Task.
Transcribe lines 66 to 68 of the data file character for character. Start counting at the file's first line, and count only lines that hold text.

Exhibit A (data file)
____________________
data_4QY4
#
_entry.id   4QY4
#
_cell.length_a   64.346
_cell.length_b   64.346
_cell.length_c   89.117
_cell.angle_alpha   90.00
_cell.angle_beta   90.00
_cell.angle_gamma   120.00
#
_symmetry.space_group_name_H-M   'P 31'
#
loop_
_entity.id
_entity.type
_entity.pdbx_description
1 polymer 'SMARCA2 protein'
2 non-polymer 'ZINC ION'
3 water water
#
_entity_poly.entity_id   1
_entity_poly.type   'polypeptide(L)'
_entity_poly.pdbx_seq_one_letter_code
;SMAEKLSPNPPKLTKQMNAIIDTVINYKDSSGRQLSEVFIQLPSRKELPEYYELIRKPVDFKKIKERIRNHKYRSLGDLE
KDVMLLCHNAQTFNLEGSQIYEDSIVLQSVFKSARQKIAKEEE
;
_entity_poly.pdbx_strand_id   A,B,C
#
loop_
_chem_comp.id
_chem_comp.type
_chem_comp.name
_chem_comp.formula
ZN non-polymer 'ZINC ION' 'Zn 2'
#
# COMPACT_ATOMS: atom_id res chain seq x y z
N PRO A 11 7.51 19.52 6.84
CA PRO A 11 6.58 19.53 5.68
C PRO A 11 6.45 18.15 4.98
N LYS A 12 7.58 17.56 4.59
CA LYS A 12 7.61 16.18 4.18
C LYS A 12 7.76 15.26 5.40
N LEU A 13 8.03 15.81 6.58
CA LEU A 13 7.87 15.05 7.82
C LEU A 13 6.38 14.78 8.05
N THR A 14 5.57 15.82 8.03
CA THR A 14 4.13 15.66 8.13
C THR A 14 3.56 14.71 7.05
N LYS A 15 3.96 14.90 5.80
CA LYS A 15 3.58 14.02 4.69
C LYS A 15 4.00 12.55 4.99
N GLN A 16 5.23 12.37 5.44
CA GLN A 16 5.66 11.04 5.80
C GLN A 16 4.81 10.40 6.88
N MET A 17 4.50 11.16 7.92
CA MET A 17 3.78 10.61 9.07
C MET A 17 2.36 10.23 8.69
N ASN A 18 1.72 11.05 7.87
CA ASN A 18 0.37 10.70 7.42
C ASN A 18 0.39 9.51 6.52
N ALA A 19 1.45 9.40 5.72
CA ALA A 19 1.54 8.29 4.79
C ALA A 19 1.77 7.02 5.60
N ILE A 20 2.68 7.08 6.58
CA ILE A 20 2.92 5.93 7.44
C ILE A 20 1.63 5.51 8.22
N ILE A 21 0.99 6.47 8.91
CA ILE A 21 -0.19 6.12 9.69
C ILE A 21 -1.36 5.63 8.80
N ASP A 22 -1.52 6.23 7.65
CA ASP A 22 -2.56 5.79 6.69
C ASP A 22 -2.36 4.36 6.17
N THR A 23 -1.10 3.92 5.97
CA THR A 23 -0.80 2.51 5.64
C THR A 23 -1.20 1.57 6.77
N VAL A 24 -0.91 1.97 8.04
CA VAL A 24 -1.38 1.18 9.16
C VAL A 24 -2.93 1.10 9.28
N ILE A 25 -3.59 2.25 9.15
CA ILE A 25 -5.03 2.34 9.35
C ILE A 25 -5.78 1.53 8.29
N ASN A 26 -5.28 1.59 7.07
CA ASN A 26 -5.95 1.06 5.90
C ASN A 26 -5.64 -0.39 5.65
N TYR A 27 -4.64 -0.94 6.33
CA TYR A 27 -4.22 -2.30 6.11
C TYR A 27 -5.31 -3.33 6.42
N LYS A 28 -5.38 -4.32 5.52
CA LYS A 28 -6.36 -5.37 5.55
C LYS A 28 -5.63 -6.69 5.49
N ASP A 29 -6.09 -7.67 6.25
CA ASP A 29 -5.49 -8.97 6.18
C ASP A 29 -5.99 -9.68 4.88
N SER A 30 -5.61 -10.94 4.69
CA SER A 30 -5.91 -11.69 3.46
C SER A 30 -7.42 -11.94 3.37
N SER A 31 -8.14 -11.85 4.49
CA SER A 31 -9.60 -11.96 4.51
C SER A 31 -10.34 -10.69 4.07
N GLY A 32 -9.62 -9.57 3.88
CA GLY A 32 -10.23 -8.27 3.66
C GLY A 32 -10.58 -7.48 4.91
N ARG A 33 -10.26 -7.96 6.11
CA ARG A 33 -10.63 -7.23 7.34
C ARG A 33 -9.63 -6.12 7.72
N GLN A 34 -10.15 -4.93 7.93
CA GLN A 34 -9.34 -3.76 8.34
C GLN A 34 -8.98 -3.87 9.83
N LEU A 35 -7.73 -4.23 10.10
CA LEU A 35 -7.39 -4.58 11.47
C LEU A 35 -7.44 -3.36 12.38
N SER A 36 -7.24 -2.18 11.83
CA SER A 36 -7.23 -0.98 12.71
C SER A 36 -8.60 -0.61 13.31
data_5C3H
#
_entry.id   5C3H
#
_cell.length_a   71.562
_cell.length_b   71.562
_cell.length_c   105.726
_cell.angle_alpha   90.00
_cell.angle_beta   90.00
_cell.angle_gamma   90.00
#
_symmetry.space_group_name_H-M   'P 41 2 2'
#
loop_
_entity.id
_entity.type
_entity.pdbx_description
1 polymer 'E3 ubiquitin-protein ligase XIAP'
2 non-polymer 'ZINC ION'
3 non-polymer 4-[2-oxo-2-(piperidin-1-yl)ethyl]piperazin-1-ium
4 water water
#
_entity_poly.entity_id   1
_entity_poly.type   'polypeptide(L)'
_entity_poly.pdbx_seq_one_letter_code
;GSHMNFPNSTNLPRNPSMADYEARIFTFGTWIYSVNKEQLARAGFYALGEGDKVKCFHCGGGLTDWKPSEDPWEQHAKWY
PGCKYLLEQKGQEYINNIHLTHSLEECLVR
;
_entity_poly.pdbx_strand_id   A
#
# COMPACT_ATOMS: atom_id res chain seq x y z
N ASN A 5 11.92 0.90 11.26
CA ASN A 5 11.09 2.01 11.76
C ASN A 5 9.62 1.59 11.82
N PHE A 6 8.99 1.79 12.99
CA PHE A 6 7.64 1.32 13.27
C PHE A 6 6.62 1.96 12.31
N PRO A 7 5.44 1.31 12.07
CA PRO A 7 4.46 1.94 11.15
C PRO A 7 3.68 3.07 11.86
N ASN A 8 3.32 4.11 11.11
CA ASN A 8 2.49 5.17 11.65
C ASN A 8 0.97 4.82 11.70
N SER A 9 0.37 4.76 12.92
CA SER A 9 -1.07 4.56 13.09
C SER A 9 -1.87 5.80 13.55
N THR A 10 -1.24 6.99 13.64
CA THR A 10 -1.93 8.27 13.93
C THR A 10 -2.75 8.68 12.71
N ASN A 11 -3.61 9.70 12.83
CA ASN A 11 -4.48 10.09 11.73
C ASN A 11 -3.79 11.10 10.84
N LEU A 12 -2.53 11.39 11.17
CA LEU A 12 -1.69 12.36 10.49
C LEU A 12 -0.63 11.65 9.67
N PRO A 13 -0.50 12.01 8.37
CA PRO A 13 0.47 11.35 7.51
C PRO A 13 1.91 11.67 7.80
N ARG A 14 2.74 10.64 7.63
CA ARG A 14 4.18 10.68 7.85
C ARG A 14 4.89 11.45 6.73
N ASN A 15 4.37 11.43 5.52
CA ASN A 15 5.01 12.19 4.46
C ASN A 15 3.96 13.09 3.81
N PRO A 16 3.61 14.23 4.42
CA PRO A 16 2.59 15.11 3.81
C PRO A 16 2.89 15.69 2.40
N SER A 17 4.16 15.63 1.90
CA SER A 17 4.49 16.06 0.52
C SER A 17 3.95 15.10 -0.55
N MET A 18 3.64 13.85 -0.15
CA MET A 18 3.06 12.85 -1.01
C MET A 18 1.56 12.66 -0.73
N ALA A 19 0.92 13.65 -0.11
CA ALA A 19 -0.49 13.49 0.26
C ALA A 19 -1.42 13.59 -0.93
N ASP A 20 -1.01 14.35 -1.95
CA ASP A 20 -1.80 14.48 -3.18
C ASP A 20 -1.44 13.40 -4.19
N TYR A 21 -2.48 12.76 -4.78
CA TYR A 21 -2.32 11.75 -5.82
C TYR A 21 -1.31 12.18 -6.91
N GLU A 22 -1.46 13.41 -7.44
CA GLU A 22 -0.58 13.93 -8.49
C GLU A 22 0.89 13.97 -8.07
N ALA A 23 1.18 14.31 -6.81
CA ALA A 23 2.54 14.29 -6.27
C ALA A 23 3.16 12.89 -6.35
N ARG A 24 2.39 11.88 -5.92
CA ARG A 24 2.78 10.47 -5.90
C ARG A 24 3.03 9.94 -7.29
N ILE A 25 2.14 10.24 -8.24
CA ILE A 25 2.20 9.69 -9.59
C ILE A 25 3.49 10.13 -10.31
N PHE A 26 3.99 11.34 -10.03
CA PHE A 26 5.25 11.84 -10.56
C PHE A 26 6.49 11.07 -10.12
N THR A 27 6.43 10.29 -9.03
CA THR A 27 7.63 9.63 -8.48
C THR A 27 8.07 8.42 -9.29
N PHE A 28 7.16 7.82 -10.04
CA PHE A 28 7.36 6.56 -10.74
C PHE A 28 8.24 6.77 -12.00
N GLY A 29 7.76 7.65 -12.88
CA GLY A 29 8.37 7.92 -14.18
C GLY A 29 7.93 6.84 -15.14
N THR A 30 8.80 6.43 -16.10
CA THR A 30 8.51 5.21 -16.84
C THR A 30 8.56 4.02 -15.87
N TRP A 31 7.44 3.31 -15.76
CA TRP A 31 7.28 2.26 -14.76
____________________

CA ILE A 20 2.92 5.93 7.44
C ILE A 20 1.63 5.51 8.22
N ILE A 21 0.99 6.47 8.91